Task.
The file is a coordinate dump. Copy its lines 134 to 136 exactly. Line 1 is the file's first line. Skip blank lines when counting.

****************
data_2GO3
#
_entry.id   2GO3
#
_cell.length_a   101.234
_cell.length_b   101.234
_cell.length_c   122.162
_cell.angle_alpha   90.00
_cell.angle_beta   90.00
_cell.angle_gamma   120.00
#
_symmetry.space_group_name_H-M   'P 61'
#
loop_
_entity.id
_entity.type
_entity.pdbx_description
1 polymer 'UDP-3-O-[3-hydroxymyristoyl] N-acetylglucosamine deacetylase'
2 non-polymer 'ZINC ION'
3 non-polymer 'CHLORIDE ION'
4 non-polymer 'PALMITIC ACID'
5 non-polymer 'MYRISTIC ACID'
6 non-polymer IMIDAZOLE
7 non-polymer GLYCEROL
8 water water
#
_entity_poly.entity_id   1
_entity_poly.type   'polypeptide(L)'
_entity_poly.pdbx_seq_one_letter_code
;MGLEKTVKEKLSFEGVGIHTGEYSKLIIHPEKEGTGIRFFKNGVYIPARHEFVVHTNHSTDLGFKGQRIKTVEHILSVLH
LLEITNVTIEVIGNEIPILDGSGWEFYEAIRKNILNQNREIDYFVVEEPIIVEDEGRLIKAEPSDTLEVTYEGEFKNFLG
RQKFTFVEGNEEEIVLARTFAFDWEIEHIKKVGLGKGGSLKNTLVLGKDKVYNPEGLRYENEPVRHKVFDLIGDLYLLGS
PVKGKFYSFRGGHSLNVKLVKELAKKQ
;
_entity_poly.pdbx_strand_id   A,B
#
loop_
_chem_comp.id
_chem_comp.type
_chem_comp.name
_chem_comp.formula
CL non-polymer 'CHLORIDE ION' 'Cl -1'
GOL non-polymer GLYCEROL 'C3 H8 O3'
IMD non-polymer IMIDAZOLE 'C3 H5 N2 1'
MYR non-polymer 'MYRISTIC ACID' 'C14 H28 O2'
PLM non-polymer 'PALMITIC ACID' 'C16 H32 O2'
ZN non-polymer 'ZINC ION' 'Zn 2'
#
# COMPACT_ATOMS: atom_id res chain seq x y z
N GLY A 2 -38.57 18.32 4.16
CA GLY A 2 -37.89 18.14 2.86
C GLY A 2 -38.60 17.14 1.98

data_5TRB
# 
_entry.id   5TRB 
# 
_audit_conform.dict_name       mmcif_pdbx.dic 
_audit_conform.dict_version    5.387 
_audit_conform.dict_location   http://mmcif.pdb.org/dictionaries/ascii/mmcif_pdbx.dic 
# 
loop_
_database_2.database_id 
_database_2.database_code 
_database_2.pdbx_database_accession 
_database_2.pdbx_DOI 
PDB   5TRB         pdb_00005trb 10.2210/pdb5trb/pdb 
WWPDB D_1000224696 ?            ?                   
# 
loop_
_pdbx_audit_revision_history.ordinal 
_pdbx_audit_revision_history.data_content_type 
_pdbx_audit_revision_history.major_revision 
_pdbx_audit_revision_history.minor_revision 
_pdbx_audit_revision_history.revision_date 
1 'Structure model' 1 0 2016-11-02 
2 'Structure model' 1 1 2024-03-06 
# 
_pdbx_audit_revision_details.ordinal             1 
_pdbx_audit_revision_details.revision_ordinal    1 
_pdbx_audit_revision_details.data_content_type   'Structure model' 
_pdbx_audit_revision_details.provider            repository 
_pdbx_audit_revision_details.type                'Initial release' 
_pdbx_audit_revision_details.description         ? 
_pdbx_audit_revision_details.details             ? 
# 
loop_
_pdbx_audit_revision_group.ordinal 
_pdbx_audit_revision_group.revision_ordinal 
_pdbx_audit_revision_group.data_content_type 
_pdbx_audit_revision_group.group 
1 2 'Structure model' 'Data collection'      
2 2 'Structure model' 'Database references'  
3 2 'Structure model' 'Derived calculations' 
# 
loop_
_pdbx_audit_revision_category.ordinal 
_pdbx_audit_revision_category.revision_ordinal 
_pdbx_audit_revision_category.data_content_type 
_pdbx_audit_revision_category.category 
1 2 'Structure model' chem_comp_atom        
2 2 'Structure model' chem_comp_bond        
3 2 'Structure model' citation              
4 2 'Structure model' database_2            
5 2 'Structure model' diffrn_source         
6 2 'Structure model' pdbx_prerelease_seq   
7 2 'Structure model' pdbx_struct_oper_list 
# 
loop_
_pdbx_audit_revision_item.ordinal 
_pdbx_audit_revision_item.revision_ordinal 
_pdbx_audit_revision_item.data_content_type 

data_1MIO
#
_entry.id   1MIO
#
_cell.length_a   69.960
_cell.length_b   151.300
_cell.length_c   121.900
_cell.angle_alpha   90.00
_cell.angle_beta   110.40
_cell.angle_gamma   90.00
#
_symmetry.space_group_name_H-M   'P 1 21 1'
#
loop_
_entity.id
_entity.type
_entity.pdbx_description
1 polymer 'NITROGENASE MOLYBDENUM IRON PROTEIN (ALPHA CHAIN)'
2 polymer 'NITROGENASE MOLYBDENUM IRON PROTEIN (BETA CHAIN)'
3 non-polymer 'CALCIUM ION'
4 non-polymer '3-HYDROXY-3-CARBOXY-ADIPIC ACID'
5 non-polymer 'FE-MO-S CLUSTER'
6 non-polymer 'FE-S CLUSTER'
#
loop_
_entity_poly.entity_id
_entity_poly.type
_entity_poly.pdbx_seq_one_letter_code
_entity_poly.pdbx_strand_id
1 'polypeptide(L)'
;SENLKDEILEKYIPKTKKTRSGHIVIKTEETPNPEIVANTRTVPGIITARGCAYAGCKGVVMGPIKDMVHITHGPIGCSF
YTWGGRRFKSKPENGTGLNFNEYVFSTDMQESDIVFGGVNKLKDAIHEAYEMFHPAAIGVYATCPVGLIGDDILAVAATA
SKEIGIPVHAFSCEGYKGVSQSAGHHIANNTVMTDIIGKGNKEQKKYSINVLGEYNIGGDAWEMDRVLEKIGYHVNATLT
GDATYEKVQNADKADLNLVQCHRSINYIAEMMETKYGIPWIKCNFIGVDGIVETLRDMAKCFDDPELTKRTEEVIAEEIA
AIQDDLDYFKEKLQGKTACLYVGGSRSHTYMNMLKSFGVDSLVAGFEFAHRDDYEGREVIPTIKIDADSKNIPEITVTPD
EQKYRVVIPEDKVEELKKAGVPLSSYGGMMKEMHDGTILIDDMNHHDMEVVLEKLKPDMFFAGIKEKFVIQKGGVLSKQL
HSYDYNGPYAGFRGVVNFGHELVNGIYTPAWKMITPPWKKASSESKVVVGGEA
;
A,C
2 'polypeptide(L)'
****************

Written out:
6 non-polymer 'FE-S CLUSTER'
#
loop_